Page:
In-House Counsel

House Rules: Responding to Guesty

I very much appreciate reader feedback on my columns, whether received via email or in the comments. Here’s one of the better critiques from the comments section last week, from “Guesty”:

“David — you need to decide what you’re trying to accomplish with this column rather than just describing negotiating a form contract with a customer in vague terms. Every corporate attorney negotiates contracts; you aren’t telling us anything interesting when you say you consider the risks to your client in each provision. For example, if you explained the degree of autonomy you have in negotiating (and why), that might be interesting (you might also describe your level within the legal group and who you’re answering to when you make a legal decision). Are you just playing CYA games within your company or do you really need the input of lots of different specialists? You imply it’s all a BS CYA game to make auditing happy — if that’s true, it’s kind of a depressing way to make a living.”

There are some worthwhile points made by this commenter. Let me try and address some of them….

The above comment was signed anonymously, by “Guesty,” but the person claims to be a fifth-year associate moving in-house at a bank. The comment reflects some of the difficulties of writing a column addressed to an audience as large as Above the Law’s; it’s challenging to draft something that is interesting to everyone, all the time. In fact, it’s impossible.

In my prior columns, I’ve tried to throw out a mix of topics within the realm of contract negotiation, which is my specialty. I know for a fact that many in-house attorneys work in very small shops or by themselves, and there are a boatload of new in-housers who read this column, as well people who aren’t in-house yet but are thinking of making the move. I wrote my last column with such readers in mind — readers who might welcome the chance to learn about or review the basics of contract negotiation. But I can see how someone who has been doing Biglaw transactional work for five years, plus a summer, might find some of this a little banal.

One general observation: commenter “Guesty” apparently seeks some details that are frankly too political to deal with on a public, widely read industry website. In hindsight, I suppose I could have written under a pseudonym, in order to provide juicier tidbits. But I decided to use my real name and company in an effort to shoot for credibility, and to remain approachable for folks who want to reach me at my Gmail address. Each approach has its advantages and disadvantages; these should be kept in mind when reading the column.

To answer some of the specific questions of “Guesty”: yes, some of an in-house lawyer’s job is indeed playing “CYA” to keep within the bounds of auditing — but that’s the case in any corporate structure (as I suspect “Guesty” will learn after moving in-house). As far as autonomy to make decisions, I have as much autonomy as is warranted, and if I push the boundaries too far, I answer for it when the auditors come around. It doesn’t chill my decision-making; rather, I try to inform future choices with the experience of what might get passed, and what absolutely won’t. I know from speaking with enough in-house attorneys that the battle between legal and accounting is not only fought at my place of business. Among corporate counsel, it’s an inside joke (pun intended) that we really work for the accountants.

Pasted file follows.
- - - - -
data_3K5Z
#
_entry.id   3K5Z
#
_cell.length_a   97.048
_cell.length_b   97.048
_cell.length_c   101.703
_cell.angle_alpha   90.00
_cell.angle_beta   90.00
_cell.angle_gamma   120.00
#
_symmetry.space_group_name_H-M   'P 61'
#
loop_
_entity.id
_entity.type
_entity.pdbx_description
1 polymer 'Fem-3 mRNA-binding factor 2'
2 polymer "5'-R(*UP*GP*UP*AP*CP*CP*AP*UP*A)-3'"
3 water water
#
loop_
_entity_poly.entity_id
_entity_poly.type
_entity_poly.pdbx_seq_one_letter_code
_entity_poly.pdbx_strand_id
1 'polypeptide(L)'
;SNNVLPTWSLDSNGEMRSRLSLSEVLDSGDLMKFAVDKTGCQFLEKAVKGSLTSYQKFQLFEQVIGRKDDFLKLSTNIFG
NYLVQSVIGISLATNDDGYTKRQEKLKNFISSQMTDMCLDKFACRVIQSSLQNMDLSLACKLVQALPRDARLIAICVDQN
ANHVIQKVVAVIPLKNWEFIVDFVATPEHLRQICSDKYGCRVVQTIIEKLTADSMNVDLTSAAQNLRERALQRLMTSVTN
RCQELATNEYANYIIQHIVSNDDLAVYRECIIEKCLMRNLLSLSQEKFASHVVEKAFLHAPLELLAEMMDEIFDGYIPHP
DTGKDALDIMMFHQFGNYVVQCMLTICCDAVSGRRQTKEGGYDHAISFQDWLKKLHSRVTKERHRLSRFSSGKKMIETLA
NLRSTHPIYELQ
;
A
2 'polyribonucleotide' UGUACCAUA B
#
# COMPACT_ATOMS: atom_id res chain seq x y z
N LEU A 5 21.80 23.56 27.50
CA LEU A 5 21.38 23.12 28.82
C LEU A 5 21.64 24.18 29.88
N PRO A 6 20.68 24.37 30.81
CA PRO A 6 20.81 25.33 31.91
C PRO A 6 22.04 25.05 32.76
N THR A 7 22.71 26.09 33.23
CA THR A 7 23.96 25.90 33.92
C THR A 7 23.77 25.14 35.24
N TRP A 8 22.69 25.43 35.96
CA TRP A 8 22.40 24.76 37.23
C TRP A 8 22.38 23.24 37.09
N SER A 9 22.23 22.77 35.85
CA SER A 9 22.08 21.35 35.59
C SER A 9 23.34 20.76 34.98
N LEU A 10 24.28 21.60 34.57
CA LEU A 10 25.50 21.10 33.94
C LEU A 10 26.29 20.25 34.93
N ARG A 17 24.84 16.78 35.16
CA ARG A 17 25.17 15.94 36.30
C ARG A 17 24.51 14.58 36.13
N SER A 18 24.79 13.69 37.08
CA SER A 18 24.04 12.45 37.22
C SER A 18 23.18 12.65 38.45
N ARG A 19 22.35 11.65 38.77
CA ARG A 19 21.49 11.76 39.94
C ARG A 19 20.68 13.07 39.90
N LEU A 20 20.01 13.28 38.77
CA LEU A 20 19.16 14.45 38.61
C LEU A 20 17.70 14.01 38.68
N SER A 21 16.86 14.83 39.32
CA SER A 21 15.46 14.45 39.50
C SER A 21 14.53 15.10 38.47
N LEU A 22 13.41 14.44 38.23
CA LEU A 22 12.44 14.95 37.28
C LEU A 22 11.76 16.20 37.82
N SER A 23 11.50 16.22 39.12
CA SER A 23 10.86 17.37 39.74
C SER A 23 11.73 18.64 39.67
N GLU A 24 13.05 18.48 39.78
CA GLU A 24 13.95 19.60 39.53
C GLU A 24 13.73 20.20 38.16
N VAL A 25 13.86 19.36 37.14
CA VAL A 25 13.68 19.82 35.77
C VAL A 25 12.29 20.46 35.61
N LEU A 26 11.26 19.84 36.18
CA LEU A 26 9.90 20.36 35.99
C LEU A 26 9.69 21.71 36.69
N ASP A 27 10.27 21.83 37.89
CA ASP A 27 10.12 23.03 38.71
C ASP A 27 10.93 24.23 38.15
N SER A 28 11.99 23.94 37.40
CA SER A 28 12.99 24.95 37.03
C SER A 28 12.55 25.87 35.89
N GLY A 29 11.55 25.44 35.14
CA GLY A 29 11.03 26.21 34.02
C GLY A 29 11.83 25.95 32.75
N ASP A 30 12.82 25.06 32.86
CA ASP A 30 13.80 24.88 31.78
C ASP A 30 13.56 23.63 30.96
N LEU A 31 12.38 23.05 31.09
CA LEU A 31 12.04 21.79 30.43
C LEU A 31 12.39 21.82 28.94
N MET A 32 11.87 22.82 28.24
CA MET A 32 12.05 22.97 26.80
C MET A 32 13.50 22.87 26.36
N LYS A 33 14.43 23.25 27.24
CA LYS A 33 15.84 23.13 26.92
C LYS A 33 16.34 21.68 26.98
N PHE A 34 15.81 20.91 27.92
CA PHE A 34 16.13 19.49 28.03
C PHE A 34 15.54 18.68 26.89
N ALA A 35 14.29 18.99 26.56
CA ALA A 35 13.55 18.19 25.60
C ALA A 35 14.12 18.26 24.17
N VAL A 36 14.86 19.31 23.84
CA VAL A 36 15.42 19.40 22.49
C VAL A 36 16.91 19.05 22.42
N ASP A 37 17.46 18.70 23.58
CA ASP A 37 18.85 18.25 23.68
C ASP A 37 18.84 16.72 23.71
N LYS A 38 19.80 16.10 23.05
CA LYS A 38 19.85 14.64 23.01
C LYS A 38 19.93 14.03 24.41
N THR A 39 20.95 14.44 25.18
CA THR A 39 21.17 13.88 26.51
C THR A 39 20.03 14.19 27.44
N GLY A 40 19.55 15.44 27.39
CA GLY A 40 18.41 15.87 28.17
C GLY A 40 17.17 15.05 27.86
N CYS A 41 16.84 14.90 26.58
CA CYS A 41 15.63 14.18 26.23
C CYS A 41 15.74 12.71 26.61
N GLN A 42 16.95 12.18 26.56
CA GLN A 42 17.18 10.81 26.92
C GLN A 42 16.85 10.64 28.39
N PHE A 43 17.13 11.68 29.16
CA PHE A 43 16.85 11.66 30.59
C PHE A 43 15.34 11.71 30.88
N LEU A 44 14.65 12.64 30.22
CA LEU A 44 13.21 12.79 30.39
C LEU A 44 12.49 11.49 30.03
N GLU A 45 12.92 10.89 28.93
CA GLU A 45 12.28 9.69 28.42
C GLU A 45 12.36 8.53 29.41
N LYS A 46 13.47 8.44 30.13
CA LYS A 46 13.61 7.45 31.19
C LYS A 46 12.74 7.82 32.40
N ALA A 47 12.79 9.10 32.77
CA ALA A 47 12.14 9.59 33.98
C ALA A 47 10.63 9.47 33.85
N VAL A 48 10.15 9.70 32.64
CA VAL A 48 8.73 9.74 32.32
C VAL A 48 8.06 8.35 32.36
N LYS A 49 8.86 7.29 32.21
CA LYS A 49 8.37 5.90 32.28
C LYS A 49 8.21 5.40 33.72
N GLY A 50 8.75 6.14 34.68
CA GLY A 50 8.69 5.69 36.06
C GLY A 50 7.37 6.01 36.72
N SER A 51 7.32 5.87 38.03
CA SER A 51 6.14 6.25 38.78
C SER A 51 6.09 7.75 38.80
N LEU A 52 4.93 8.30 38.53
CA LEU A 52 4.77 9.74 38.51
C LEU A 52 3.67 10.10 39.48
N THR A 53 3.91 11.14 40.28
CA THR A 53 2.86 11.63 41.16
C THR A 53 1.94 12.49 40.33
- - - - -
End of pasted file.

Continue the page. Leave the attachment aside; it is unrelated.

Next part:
And yes, I do require input from a host of subject matter experts. It saves me from wading into dangerous territories such as tax, insurance, and the like. At my company, we are fortunate to be big enough to enjoy the luxury of emailing an SME and receiving advice back within 24 hours that would have taken me much longer to ascertain on my own.

As far as my position here, I am senior counsel, with approximately three strata above me in the corporate hierarchy until reaching the general counsel. There are numerous senior counsels here; some have been here many years, and some just four or five. So in terms of attaining GC status at this company, it would be a long journey. But that’s fine with me, since I don’t yet have nearly the experience necessary to take the reins of an OGC as large as ours. It is a huge responsibility, and my career thus far could benefit from additional exposure in such areas as compliance, securities, and M&A. That doesn’t mean I have given up, just that I have a long way to go.

(Of course, many GCs of smaller companies take on these challenges every day without the experience necessary to answer to the board of a $16 billion corporation, and they do just fine. I assume that trial by fire is a bit more palatable when you’re responsible for a much smaller enterprise.)

So, keeping in mind the limits placed upon me as an in-house lawyer writing under his real name, I’d now like to request suggestions for future columns. Understanding that Above the Law’s audience is diverse, please email me your requests for information, and I’ll try to use some of them in future columns. Thank you for reading and for your story ideas, which I look forward to receiving.

After two federal clerkships and several years as a litigator in law firms, David Mowry is happily ensconced as an in-house lawyer at a major technology company. He specializes in commercial leasing transactions, only sometimes misses litigation, and never regrets leaving firm life. You can reach him by email at

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